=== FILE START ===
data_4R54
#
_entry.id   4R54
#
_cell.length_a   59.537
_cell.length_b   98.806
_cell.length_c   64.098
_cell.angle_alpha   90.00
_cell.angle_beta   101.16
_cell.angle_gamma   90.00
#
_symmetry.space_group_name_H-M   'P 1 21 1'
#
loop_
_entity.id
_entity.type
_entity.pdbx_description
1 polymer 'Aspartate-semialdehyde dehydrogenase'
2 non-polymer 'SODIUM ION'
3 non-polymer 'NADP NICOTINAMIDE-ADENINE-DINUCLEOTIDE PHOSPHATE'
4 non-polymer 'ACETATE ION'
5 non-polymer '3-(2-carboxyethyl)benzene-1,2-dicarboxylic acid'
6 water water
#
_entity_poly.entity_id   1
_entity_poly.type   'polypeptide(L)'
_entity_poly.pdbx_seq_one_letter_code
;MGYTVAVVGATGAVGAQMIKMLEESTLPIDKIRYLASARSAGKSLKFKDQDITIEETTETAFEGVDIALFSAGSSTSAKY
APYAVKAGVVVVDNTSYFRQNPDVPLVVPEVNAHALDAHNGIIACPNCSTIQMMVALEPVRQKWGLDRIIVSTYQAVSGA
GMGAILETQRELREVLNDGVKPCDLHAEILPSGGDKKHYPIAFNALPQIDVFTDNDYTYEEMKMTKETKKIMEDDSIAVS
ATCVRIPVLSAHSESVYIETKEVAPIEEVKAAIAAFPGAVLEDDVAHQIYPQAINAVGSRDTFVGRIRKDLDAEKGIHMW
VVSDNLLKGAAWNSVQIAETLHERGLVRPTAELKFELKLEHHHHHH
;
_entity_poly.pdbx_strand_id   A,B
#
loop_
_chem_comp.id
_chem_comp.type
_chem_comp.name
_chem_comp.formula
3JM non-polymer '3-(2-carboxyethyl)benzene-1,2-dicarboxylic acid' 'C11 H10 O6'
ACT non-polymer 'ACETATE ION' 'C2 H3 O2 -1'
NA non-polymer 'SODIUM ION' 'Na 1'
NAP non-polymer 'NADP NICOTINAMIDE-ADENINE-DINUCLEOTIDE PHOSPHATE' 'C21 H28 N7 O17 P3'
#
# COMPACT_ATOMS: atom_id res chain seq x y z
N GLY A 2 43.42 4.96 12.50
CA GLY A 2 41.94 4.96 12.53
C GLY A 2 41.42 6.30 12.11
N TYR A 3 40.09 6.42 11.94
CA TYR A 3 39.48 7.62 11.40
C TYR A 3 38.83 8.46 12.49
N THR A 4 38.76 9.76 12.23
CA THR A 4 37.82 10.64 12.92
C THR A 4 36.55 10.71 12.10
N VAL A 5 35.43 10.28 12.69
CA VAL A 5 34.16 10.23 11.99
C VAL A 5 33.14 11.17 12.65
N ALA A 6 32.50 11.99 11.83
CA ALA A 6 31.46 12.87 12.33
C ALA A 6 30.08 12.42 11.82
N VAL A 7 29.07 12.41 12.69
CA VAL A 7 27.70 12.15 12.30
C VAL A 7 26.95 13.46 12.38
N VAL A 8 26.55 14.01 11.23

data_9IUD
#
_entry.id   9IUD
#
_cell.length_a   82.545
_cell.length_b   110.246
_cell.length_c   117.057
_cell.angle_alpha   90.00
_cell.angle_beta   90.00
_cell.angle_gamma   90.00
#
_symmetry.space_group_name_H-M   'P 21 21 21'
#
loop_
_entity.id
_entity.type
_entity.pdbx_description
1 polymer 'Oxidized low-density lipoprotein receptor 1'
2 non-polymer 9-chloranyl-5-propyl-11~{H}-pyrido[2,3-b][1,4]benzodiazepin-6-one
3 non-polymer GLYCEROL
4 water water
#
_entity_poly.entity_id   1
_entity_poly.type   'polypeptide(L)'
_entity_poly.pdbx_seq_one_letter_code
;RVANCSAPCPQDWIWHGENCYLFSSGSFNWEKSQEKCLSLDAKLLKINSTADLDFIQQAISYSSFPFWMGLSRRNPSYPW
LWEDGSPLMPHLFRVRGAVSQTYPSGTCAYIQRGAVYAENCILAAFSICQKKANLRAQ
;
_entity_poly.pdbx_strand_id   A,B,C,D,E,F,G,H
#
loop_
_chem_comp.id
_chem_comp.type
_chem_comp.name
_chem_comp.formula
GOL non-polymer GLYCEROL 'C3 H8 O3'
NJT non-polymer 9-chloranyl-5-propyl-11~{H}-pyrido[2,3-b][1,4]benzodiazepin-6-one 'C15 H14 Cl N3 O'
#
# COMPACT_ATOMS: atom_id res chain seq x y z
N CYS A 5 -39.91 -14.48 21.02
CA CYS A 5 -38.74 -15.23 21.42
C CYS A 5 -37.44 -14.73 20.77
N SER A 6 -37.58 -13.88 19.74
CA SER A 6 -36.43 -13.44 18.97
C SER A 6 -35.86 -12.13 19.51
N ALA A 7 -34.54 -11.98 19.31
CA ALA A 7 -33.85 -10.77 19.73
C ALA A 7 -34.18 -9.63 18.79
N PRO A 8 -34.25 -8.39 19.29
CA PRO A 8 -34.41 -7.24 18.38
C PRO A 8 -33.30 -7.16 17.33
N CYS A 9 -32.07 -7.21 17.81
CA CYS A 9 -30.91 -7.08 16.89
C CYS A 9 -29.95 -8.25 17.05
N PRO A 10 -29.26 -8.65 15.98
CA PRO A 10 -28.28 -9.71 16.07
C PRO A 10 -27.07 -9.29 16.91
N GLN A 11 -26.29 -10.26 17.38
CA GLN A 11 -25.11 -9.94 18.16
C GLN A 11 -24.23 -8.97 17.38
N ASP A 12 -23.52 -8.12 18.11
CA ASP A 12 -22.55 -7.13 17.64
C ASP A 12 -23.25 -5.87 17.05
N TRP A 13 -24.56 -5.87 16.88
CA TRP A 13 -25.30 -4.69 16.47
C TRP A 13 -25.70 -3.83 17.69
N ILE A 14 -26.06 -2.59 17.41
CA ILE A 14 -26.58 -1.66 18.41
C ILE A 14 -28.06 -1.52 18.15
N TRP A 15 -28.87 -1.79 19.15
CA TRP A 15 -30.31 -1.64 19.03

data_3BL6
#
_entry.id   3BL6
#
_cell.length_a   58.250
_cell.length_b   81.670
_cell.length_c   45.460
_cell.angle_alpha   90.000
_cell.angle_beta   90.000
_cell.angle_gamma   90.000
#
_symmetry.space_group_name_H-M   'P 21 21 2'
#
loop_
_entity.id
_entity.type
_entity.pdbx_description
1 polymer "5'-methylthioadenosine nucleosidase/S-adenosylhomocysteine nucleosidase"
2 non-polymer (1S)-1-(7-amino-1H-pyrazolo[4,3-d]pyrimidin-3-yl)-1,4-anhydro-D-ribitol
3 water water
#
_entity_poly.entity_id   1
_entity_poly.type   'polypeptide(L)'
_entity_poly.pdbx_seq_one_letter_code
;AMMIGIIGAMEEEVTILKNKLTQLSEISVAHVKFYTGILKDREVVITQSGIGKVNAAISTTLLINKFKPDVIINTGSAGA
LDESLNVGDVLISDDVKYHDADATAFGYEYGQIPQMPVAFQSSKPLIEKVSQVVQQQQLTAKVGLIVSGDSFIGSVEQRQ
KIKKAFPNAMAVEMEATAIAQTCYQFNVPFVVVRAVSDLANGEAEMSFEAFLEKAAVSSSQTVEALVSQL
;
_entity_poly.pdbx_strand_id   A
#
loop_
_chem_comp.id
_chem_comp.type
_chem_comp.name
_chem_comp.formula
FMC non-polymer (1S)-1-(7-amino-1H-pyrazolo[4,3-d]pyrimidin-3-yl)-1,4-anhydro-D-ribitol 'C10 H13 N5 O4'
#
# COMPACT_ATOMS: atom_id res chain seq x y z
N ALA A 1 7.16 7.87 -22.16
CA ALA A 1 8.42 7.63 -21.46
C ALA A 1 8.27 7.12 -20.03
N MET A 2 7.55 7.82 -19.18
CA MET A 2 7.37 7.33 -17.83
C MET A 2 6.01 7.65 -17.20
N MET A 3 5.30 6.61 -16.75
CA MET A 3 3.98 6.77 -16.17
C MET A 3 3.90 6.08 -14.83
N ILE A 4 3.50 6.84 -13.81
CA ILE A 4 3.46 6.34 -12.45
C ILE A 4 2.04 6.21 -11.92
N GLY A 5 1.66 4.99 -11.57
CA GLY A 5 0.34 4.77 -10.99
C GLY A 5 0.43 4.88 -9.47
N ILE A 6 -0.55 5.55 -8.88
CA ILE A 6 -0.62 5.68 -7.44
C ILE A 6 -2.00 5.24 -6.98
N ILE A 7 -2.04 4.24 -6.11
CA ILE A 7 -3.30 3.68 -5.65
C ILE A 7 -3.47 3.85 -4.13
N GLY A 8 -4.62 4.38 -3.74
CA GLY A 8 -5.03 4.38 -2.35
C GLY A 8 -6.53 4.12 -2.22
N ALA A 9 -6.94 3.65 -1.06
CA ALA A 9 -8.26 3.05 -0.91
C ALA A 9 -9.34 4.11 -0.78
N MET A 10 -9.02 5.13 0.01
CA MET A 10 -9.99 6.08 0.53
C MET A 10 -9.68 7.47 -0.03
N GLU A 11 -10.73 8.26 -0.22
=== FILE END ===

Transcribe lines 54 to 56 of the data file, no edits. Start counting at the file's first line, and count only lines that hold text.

CA THR A 4 37.82 10.64 12.92
C THR A 4 36.55 10.71 12.10
N VAL A 5 35.43 10.28 12.69